Within an hour we found Cloud and his family still foraging in what appeared to be only sagebrush. On closer inspection we could see that there was green grass peppered about the sage. For the first time on our trip, it began to feel a bit like spring. For most of the afternoon we followed the band. They nibbled up the green grass and went to eat snow in the shelter of the hillsides and in the deep gullies. Feldspar and Agate were still with them, and I wondered where Flint and Jasper were? Something tells me they’re fine and the “Flintstones” will somehow reunite.
Velvet was still mysteriously absent, and I wondered where she was. She and Cloud have been together for eight years and she has never been welcoming to newcomers in this tight family. I’ve seen her lay her ears back at every new mare Cloud brought into the band in the past five years. She is not alone in this. Brumby, Jackson’s lead mare, has left him on numerous occasions in the past year or so after Jackson brought home young fillies, including Cloud and Velvet’s daughter, Firestorm. I hope Velvet will return in time. It doesn’t seem the same without her.
Cloud looked a little rough, his ribs were showing under his pale coat, but he was alert and in charge. When Aztec led the band up out of the sagebrush and onto Turkey Flat, he snaked Feldspar up the hill to keep everyone together. Both Aztec and Feldspar are thin but their foals look fine. When we left them they were all grazing peacefully.
Late in the day we drove back up on Tillett for one last time. Jackson’s band was foraging near the road. They too showed the results of the remarkably bitter winter. Even burly Jackson looked uncharacteristically lean. Firestorm was very thin but her foal, Lady Jane, looked fine and fuzzy.
As the sun was setting and we were getting ready to leave, we saw something glowing in the valley below. Through our scopes we identified the bright palomino horse. It was Cloud’s mother, Phoenix, with her family. The lovely 20 year-old mare wandered through the junipers and onto a small rise. Winter had not claimed her, or her son, or her grandson, or her great grandson and great granddaughters, and for this I am thankful.
We returned last week from a brutally cold Pryor Wild Horse Range. Driving out on the morning of the 10th of January the temperature read -15. It was difficult and sometime impossible to access the roads into the range due to drifted snow blown into concrete-like slabs—just right for getting stuck in (been there, done that!).
For three days, Cloud Foundation interns Lauryn Wachs and Catherine Stokes joined me in our search for wild horses. A few were spotted close-up but most were miles off, so much of our time was spent scanning through binoculars and spotting scopes, attempting to identify the dots we saw on the mountain sides and in the desert valleys. Lauryn and Catherine wrote their impressions of being in the Pryors for the first time and then visiting our Freedom Fund horses outside Billings.This is my 16th winter searching for wild horses in the Pryors, and although I’ve been here when the snow was deeper (like the winter of 2008-09 when Cloud’s daughter, Shadow was a tiny late-born foal trying to survive her first winter), this winter is much colder with higher winds then any I’ve experienced in the past. Most certainly horse lives will be lost.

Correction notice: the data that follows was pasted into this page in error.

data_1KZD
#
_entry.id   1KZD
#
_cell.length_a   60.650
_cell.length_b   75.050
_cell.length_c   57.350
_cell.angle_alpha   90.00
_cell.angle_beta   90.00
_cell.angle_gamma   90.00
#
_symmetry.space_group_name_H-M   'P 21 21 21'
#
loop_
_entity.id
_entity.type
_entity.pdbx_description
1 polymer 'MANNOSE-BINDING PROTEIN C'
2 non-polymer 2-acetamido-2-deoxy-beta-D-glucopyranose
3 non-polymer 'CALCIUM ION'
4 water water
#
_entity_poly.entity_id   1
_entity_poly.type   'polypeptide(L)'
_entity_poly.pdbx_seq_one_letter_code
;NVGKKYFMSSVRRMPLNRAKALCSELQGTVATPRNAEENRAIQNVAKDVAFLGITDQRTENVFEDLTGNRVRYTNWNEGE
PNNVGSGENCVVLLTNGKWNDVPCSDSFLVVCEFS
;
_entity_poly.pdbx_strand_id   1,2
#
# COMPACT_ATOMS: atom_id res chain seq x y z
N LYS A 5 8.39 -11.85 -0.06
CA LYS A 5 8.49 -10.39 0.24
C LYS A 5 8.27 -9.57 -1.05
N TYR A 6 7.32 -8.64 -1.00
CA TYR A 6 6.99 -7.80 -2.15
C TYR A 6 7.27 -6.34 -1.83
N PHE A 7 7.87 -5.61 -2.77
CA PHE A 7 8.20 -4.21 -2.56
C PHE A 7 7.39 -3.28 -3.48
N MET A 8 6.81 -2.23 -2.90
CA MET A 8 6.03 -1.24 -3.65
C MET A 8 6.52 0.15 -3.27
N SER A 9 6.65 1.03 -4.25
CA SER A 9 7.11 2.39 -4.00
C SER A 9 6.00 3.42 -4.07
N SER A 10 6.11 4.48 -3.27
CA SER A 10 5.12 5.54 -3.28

We were relieved and elated to get a distant view of Cloud and his family on the side of Sykes Ridge near the mouth of Cougar Canyon. I could see Aztec and Cloud’s little daughter, Breeze. So far, so good, I thought, but this is just the beginning of what promises to be a long, cold, snowy winter.
Band stability is one key to survival and Breeze’s band is one of the most stable. The fabric of wild horse society began to fray late last summer. Is it continuing into winter? Only part of Jackson’s band was seen. Where are the others? And Trace’s little sister, a chestnut roan three-year old with her foal, Koda Wakan, were spotted all alone. Where was their band? Why were the filly and her grullo colt not with Lakota, their strong and experienced stallion, and his wise old mare, Quelle Colour, and Cloud’s sister, Mariah? It will be harder for them to survive without the guidance and support of their family. Now, more than ever, family stability is essential. It is up to the older mares and the stallions to lead their families to appropriate shelter and places where they can paw through the snow to find food. That senior wisdom is critical, especially in this kind of winter.
I was relieved to see Sante Fe and his entire family of four on lower Tillett Ridge. Even his once-crippled daughter, KanDu, looked fine through our binoculars and scope. Other horses were seen but many were too far away to tell body condition. Even trying to identify them was impossible.
On three occasions we sat and watched Admiral, his mare, Seneca, her foal, Climbs High, and Admiral’s mother, Hightail, a lovely dun mare who is over 20 but looks remarkably youthful. Climbs High is a big, strapping colt. I predict he and his family will see Spring. I hope they all will.